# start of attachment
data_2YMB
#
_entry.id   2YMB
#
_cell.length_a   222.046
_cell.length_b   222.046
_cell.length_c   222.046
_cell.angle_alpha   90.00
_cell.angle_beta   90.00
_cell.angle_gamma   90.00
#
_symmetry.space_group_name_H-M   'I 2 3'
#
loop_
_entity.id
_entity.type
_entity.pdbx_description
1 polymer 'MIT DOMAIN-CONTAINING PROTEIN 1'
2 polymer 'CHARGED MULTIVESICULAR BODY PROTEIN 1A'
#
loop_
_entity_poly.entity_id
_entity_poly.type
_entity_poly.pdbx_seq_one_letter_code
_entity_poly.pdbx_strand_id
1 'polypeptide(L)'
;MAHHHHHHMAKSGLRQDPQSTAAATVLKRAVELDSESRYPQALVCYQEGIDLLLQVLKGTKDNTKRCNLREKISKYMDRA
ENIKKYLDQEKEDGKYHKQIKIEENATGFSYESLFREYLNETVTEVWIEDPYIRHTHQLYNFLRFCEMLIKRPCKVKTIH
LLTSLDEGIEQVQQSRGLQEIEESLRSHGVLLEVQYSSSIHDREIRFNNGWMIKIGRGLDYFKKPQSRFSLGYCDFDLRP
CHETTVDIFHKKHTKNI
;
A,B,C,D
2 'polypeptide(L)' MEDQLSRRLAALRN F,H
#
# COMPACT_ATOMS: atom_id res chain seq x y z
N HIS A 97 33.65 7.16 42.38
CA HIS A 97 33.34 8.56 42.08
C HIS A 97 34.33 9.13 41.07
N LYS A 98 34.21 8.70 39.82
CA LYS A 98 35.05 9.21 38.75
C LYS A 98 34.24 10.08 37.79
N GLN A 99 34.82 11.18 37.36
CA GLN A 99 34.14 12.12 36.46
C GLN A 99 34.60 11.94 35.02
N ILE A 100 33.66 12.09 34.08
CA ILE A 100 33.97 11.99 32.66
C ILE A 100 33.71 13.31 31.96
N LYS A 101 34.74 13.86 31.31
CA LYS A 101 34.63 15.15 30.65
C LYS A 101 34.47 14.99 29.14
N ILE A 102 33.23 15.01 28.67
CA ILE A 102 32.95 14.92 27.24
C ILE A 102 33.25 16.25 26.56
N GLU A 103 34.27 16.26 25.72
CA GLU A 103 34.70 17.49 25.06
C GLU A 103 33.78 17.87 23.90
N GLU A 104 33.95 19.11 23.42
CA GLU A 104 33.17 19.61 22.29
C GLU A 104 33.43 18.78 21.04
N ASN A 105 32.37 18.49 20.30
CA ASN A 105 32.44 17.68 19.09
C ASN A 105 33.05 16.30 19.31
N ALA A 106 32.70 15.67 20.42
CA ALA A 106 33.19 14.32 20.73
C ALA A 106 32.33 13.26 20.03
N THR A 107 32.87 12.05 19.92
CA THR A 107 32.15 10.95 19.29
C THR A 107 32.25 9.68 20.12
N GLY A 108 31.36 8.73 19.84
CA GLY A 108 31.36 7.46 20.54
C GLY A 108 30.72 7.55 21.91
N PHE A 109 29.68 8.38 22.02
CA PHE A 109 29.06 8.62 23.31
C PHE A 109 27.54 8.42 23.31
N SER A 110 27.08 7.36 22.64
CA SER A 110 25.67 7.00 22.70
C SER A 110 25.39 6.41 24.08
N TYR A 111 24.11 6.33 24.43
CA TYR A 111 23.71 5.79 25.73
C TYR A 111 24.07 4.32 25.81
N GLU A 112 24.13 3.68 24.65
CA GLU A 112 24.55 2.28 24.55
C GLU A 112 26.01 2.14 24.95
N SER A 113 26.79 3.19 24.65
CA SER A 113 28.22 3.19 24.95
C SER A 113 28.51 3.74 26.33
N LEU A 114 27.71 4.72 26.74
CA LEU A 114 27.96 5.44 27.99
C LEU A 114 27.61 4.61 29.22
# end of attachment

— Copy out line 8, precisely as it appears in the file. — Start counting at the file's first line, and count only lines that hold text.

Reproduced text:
_cell.angle_alpha   90.00